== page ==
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More delays hinder final tribunal cases

Im Chaem, former member of the Khmer Rouge, sits at her house in Oddar Meanchey.
Im Chaem, former member of the Khmer Rouge, sits at her house in Oddar Meanchey. Charlotte Pert

More delays hinder final tribunal cases

It may be another two years before a final decision on whether to try suspects in the Khmer Rouge tribunal’s Cases 003 and 004, according to a recently released report from the court, which suggests splitting 004 into three separate cases to shorten the timeframe.

The fourth revision of the Extraordinary Chambers in the Courts of Cambodia’s (ECCC) completion plan, posted online this month, reveals an extra year has been added to the cases’ projected timelines since the last review in December.

The news, said Panhavuth Long, program officer with the Cambodian Justice Initiative, was “very disappointing”.

“The scope [of the cases] is too big; they just expand and expand. It’s just crazy,” Long said.

According to the predictions, the Case 003 investigation into former Khmer Rouge navy commander Meas Muth, charged in absentia in March, will conclude by year’s end, with a closing order issued by the third quarter of 2016 and the pre-trial chamber’s final ruling on charges by the end of the first quarter of 2017.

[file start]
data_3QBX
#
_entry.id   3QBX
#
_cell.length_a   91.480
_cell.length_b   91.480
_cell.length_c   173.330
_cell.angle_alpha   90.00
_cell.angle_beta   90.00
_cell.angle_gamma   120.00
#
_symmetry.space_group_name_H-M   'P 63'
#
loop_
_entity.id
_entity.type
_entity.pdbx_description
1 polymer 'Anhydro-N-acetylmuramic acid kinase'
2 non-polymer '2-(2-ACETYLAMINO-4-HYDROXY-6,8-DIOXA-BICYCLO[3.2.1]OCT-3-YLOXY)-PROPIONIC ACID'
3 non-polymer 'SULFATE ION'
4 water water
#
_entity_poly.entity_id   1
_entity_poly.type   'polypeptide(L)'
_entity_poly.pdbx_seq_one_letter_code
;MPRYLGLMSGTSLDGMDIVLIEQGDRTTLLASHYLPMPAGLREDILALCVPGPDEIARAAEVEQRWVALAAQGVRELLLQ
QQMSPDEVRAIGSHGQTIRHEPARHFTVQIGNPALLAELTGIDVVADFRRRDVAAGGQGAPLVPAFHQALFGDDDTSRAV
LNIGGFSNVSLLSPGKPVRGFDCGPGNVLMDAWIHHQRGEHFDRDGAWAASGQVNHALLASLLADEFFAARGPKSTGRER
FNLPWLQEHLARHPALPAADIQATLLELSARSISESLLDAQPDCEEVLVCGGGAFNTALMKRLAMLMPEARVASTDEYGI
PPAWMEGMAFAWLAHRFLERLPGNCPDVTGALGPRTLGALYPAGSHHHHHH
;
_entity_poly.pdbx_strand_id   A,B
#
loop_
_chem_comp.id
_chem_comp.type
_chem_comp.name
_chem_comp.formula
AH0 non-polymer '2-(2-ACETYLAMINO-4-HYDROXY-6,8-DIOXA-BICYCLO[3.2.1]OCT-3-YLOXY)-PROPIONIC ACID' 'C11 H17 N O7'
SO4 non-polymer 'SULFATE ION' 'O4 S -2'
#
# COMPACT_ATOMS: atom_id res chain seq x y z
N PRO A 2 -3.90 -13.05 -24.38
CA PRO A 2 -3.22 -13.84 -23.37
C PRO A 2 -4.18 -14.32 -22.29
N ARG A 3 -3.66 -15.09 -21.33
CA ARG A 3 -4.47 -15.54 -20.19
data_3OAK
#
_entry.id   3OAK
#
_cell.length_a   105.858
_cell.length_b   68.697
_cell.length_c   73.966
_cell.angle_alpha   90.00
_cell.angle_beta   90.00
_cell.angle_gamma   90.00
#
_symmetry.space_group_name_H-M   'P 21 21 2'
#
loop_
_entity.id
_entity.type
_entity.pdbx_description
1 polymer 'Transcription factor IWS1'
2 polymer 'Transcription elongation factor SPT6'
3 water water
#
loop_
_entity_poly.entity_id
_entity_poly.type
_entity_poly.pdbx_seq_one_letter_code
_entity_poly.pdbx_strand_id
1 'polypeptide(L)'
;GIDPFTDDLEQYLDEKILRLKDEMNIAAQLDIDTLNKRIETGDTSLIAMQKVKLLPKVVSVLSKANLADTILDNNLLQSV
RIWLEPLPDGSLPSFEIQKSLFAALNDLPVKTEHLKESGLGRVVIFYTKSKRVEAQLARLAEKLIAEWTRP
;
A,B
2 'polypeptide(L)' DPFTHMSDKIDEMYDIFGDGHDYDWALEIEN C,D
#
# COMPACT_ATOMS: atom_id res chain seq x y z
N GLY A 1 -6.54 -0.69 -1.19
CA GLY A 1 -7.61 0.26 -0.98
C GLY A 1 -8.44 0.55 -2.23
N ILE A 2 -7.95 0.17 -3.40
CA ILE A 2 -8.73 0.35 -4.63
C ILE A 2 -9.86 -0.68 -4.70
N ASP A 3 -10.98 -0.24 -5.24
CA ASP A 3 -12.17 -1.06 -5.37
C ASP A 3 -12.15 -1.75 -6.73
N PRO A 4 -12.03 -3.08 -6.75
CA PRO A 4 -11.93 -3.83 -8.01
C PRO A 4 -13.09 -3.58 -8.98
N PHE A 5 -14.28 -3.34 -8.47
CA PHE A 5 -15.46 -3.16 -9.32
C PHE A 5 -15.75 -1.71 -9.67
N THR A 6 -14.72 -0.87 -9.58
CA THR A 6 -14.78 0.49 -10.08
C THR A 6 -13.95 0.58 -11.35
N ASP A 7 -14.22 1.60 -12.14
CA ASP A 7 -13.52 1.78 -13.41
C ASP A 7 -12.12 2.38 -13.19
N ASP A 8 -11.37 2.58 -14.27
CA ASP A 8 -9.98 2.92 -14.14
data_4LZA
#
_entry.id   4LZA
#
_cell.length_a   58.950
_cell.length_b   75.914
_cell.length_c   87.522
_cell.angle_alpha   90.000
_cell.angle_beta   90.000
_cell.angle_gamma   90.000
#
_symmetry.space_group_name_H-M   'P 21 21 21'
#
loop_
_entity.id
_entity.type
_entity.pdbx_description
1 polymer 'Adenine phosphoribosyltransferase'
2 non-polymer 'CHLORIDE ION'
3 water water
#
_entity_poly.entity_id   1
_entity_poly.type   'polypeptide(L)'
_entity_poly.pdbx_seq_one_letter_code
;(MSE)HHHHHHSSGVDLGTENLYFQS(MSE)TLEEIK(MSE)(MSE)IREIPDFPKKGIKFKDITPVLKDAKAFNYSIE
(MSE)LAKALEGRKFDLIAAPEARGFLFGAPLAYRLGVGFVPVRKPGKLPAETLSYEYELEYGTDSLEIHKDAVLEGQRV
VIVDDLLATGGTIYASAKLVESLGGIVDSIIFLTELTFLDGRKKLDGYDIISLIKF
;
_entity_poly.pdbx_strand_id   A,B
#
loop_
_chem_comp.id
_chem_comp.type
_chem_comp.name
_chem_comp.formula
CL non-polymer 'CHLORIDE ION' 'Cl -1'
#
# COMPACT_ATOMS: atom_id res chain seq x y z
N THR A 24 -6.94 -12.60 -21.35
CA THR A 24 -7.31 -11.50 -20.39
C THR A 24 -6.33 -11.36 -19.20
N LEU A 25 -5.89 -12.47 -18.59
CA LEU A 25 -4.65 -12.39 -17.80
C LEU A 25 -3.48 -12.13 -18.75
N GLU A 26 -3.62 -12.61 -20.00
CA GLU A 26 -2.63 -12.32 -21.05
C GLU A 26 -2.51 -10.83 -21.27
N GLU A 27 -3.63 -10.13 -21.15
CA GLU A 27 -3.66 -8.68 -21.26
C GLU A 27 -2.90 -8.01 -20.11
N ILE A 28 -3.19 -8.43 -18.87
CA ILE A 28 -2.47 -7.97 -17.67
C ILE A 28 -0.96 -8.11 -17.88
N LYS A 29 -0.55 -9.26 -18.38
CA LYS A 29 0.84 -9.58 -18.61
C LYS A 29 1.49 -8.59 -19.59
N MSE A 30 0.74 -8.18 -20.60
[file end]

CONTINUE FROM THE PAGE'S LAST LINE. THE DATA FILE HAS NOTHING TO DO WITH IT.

The Case 004 investigation – against former deputy secretary of the Central Zone Ao An and former head of Preah Netr Preah district Im Chaem, both of whom have been charged, and Ta Tith, the alleged former deputy head of the North West Zone, who has not been officially named – would finish by the first quarter of 2016.

A closing order would be delivered by the end of 2016 and the pre-trial chamber decision by mid-2017.

But with investigations delayed by staff shortages, a lack of timely translation of documents, suspects ignoring summonses, and the failure of police to execute arrest warrants, the Office of Co-Investigating Judges is considering splitting 004 into three parts.

A disparity in the status of probes against the three 004 suspects means that, if split, at least one segment could be ready for a final PTC decision by the third quarter of next year.

But Heather Ryan, of the Open Society Justice Initiative, said such a move could delay rather than expedite work because a single trial chamber would ultimately have to try the cases serially.

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